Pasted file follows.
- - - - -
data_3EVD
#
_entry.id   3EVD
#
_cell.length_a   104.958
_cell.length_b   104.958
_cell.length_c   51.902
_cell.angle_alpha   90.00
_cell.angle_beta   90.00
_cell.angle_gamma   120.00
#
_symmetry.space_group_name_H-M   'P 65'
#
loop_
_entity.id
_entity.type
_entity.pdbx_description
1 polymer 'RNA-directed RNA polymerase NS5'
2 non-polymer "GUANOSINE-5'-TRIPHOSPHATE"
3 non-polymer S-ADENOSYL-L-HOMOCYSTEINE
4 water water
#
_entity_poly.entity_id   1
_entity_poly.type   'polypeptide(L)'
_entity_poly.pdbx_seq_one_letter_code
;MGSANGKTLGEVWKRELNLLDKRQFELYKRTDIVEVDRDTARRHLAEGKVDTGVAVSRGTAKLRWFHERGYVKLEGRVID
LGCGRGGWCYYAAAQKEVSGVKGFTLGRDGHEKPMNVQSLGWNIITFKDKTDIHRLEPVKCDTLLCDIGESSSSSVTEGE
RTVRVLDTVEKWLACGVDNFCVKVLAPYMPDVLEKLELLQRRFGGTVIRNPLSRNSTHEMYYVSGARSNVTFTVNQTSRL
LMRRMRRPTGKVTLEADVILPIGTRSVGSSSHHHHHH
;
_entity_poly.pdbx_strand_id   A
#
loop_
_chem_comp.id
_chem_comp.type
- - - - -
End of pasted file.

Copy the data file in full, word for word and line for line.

data_3EVD
#
_entry.id   3EVD
#
_cell.length_a   104.958
_cell.length_b   104.958
_cell.length_c   51.902
_cell.angle_alpha   90.00
_cell.angle_beta   90.00
_cell.angle_gamma   120.00
#
_symmetry.space_group_name_H-M   'P 65'
#
loop_
_entity.id
_entity.type
_entity.pdbx_description
1 polymer 'RNA-directed RNA polymerase NS5'
2 non-polymer "GUANOSINE-5'-TRIPHOSPHATE"
3 non-polymer S-ADENOSYL-L-HOMOCYSTEINE
4 water water
#
_entity_poly.entity_id   1
_entity_poly.type   'polypeptide(L)'
_entity_poly.pdbx_seq_one_letter_code
;MGSANGKTLGEVWKRELNLLDKRQFELYKRTDIVEVDRDTARRHLAEGKVDTGVAVSRGTAKLRWFHERGYVKLEGRVID
LGCGRGGWCYYAAAQKEVSGVKGFTLGRDGHEKPMNVQSLGWNIITFKDKTDIHRLEPVKCDTLLCDIGESSSSSVTEGE
RTVRVLDTVEKWLACGVDNFCVKVLAPYMPDVLEKLELLQRRFGGTVIRNPLSRNSTHEMYYVSGARSNVTFTVNQTSRL
LMRRMRRPTGKVTLEADVILPIGTRSVGSSSHHHHHH
;
_entity_poly.pdbx_strand_id   A
#
loop_
_chem_comp.id
_chem_comp.type